Havens: “A lot of people overlook an aspect of the application that I’m always quick to tell clients to focus on, which is community engagement and education. You can understand the opposition if you take the time to get out and have educational events that show that you’re not just trying to make money, but you really do care about the community. If you have events that are open to the community, not just people who are purchasing your product, you might win people over and you might ward off potential opposition down the road.” 

Gullickson: “Research the specific town or jurisdiction and figure out: ‘Is it red or blue? What are the pain points in the community; are they environmental or are they opiate-related?’ Then pull in some community leaders who focus on those pain points, to make sure you’re hyper-focused on the community. We put together sophisticated community benefits programs that address how we’re going to give back. We build parks, we build sidewalks, we’ve funded little league teams and hosted clothing drives—whatever the area needs. When you contribute to your communities, they’re so much more welcoming.” 

6. Budget more capital than you think you’ll need. 

Alexander: “It can get expensive. You’re obviously going to need application fees and license fees, which can range from a $500 application fee to a $30,000 license fee that you might get refunded if you don’t win. But then you’ve got property hold fees. You’re going to be paying attorneys to review documents. You’re going to be paying planners and architects to design your site. You might be paying both a planner and a zoning attorney to help you through the zoning process. From soup to nuts, I think a fair budget for a good-quality application is probably half a million dollars—which is crazy, but that’s what it takes. There’s a lot of moving pieces to making this successful.” 

Darwin: “We advise clients to have the available liquid funds to cover capital expenses over the course of a year. You want to be making money by the end of that year, but if there’s a rainy day, you want to be well-capitalized to survive.” 

Armen Yemenidjian: “Understand it is a highly competitive market. Because there are so many competing applicants, it’s imperative to have a clear, concise plan with a budget and a path to victory. Applicants need to demonstrate they will be successful if awarded the license. You need to not only have the budget to pay for the application, but also show regulators you have the capital to [operate the business successfully].” 

7. Get a head start before applications are released. 

Gullickson: “When you’re proactive in putting a business plan together and engaging in the state’s programming before the rules and regulations are even finalized, you’re going to position yourself light-years ahead of somebody that just gets the idea to throw an application in when it’s published. My most recent successes are the clients that we’ve spent eight months or a year with, building their team and making sure they had a solid foundation on which to apply.” 

Havens: “The No. 1 thing is to not wait until the last minute. The application timeline is going to be shorter than you want, so look for business partners prior to the application coming out. Attend meetings of medical cannabis commissions to understand what’s coming down the pike and when that next round of licenses is going to be dropped. Get your plans in order. The more elements you have to populate your application before they’re even dropped publicly is going to give you a leg up.” 

8. Impose internal deadlines. 

Havens: “Submission day always goes quicker than you think. It would be nice if everyone on the team could operate with the assumption that this is really due the day before it’s due, because there are always unforeseen circumstances. 

“A lot of states require hand-delivery, so you can’t be finalizing things the day of. Have a single point person who’s the final arbiter of [deadlines, who determines,] ‘What time do we need to stop editing and head over to the state agency to make sure it gets in on time?’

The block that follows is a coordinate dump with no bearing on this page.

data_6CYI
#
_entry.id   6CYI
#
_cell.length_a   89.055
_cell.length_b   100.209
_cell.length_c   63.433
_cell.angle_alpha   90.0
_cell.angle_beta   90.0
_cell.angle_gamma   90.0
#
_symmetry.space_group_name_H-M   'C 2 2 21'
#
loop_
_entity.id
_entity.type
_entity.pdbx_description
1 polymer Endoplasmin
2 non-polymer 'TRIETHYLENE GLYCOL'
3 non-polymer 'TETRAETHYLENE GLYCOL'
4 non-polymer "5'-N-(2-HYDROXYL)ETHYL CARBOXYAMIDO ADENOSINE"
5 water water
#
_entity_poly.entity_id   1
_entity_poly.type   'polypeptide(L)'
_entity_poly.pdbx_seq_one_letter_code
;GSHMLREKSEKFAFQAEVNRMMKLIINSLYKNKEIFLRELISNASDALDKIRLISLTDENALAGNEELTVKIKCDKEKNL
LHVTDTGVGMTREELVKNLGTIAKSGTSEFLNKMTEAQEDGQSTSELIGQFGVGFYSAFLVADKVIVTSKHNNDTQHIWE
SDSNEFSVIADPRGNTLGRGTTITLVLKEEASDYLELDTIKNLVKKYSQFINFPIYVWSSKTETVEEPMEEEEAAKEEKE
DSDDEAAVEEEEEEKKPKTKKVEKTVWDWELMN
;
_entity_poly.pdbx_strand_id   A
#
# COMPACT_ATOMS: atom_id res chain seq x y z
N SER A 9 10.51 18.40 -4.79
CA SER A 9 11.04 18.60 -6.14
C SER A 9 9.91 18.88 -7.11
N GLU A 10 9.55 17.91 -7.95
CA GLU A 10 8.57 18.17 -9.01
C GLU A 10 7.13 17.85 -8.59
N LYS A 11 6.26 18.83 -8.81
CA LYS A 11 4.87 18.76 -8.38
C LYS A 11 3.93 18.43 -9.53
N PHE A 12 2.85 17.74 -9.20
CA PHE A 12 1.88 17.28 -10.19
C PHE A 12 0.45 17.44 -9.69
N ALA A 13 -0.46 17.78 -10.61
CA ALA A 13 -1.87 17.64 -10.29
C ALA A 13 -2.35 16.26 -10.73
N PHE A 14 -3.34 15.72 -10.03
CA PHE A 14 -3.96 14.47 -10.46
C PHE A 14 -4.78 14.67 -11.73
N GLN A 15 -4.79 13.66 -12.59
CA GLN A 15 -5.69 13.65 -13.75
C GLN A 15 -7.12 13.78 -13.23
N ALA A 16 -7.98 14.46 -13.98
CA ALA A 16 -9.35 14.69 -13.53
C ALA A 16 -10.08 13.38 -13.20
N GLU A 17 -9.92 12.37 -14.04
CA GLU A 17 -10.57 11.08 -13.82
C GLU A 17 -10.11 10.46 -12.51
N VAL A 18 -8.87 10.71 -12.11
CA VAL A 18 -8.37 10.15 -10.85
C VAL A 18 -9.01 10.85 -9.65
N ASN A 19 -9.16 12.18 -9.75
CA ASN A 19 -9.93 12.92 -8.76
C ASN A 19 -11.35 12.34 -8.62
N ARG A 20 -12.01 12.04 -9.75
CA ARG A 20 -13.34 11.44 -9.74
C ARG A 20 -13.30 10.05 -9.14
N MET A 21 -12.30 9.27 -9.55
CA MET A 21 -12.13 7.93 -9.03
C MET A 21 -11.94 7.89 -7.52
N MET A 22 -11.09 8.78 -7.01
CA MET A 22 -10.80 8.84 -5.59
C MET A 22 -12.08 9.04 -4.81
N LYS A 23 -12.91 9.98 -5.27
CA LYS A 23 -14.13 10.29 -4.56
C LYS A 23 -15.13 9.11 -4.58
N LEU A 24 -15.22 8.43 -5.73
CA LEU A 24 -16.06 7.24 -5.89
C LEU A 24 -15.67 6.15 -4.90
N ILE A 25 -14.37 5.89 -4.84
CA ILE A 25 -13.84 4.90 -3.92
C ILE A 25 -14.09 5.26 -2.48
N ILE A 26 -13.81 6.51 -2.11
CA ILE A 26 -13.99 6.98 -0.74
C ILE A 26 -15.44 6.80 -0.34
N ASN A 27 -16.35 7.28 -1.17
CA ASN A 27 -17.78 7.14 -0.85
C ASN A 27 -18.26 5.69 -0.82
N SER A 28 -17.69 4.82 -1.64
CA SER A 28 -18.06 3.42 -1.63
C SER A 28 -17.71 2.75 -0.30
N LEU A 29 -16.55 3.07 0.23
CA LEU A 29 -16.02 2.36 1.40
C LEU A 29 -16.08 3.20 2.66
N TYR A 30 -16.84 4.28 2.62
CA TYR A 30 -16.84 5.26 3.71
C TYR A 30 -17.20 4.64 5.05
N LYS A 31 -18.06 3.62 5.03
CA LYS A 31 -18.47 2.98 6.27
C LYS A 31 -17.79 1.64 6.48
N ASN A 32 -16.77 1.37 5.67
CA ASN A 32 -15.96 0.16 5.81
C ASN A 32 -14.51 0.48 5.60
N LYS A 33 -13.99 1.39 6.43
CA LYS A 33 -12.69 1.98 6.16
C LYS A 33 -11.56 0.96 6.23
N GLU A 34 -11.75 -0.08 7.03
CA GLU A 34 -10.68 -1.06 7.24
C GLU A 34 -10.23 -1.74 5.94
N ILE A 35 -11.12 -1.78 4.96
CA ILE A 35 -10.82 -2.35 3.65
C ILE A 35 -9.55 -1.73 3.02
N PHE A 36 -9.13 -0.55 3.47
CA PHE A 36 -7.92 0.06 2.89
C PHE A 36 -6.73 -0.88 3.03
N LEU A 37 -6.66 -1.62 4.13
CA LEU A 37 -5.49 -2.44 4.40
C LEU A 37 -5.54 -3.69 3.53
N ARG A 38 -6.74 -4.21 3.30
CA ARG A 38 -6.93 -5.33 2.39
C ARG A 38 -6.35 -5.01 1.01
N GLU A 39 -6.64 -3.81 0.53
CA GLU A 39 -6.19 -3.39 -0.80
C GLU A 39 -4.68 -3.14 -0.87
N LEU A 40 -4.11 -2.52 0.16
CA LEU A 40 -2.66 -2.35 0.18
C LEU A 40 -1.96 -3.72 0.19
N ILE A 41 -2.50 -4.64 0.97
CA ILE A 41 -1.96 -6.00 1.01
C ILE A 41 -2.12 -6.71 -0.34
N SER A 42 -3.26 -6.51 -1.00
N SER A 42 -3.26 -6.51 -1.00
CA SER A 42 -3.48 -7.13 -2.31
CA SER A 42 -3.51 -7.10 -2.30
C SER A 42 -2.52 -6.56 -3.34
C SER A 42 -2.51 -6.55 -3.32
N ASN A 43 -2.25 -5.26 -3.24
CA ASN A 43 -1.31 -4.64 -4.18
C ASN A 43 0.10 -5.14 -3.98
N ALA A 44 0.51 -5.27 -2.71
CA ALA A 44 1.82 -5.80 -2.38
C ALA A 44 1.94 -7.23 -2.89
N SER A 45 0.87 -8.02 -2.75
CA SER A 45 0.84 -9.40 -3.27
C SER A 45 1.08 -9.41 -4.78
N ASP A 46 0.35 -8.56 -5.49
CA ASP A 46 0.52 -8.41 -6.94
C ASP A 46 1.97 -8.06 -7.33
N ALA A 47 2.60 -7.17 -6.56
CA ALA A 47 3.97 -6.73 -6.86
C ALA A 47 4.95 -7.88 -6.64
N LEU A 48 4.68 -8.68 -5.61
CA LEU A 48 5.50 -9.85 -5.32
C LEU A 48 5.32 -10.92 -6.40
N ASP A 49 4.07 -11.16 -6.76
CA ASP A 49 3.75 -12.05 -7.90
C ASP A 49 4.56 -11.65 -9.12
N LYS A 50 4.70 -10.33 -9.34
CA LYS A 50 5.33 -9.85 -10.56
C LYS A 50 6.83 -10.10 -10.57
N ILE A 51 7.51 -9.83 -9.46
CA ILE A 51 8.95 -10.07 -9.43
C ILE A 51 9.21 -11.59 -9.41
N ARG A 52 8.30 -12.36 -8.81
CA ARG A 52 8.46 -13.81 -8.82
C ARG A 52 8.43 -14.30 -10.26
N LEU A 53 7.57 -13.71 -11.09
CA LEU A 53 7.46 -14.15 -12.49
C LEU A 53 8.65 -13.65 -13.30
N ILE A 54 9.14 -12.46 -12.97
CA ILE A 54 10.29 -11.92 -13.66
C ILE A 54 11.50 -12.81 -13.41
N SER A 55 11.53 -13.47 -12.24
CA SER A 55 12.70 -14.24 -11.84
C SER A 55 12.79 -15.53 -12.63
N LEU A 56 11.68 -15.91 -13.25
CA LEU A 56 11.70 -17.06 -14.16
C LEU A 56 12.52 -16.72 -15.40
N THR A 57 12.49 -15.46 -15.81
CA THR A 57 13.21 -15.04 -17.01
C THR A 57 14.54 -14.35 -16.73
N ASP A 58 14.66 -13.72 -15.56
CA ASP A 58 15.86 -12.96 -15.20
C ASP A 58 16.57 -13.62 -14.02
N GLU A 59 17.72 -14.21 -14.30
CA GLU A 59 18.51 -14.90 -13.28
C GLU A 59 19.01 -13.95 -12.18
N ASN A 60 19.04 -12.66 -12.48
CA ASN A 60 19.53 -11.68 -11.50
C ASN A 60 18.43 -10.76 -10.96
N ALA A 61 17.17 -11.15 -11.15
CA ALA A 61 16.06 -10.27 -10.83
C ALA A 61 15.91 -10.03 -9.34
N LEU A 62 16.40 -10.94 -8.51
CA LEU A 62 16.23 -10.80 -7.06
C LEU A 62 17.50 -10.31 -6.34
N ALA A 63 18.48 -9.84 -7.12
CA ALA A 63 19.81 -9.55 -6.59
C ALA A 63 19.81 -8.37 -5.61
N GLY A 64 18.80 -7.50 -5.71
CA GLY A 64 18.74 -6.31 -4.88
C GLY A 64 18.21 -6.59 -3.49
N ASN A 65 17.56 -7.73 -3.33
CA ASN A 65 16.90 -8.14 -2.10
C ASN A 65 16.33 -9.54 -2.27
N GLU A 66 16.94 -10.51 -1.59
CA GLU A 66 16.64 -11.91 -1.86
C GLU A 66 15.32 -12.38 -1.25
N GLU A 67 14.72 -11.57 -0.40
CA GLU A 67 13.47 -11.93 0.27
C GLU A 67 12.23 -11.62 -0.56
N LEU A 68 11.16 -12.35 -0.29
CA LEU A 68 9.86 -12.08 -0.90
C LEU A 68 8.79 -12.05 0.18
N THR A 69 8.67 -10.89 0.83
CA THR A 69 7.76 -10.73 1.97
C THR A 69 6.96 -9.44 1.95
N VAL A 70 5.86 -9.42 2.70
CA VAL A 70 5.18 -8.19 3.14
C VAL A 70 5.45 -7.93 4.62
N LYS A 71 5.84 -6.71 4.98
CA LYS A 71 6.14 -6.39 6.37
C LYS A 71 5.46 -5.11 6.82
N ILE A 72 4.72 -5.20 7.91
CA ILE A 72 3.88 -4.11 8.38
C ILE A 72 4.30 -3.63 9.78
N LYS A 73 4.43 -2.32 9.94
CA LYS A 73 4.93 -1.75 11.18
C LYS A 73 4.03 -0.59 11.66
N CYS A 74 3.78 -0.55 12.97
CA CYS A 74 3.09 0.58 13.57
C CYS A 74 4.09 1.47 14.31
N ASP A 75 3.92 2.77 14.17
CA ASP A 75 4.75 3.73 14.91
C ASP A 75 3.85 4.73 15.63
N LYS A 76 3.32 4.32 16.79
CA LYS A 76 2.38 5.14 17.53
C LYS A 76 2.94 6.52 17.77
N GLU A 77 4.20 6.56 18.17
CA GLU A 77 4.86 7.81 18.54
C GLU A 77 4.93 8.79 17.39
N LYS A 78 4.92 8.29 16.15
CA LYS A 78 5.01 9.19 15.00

“Some states have electronic submissions now, and to the extent they allow you to do a test submission, absolutely do that. If it’s due at 5:00, I wouldn’t start trying at 4:30 to upload a 700-page document. Start late morning at the latest, because there are always issues, and sometimes you can’t get the regulators on the phone to say, ‘What do I do now?’” 

“From soup to nuts, I think a fair budget for a good-quality application is probably half a million dollars—which is crazy, but that’s what it takes.” 

–Erin Alexander, associate general counsel, Cresco Labs

9. Turn a boring application into a creative story. 

Darwin: “Some companies have full teams of technical writers that have graded these types of applications before. That’s who you’re competing against, so it’s important to have a strong technical writing team.” 

Alexander: “Write it in such a way that it’s easy to follow. These end up being massive legal writing projects, so taking the time to put together a very well-written piece will help you stand out. [That requires] … good writers and good subject-matter experts. We have a couple attorneys that work on applications, and we have technical writers that have some operational expertise and can write about our operational practice [so it’s] readable to somebody who may or may not be familiar with how a dispensary operates.” 

Gullickson: “You can hire a technical writer to put your application together, but if you don’t have style and grace and an overarching theme throughout your application, it’s not going to stick out. Who wants to read 100 security plans? Nobody. So how can you create a theme or a story and be really creative in your presentation?” 

10. Partner with industry consultants who have done this before. 

Yemenidjian: “If you’ve never operated a dispensary before, you probably could have gotten away with writing your own application five or six years ago. Now, the process has become so advanced, applicants must have an understanding of technical writing and standard operating procedures to be successful—especially because there are more criteria now, such as community engagement, corporate responsibility and social citizenship, that are being taken into consideration.” 

Havens: “If you go at this alone and don’t involve consultants who know the cannabis business, it’s an uphill climb. I’m not saying it’s impossible, but one of the reasons you see a lot of national or multi-state operators is, obviously they want economies of scale and they want to broaden their footprint, but local interests need their help. It’s hard to populate an operational plan, a clinical plan and a security plan if you haven’t done it before.” 

Gullickson: “I don’t urge working with an expert because I want clients; I urge working with an expert because … you’re just not going to win if you don’t know all these idiosyncrasies, no matter how much you research on the internet. The devil’s in the details with the application, so you need that industry expertise; it’s mandatory. States don’t feel comfortable anymore giving licenses to somebody that doesn’t have the experience.”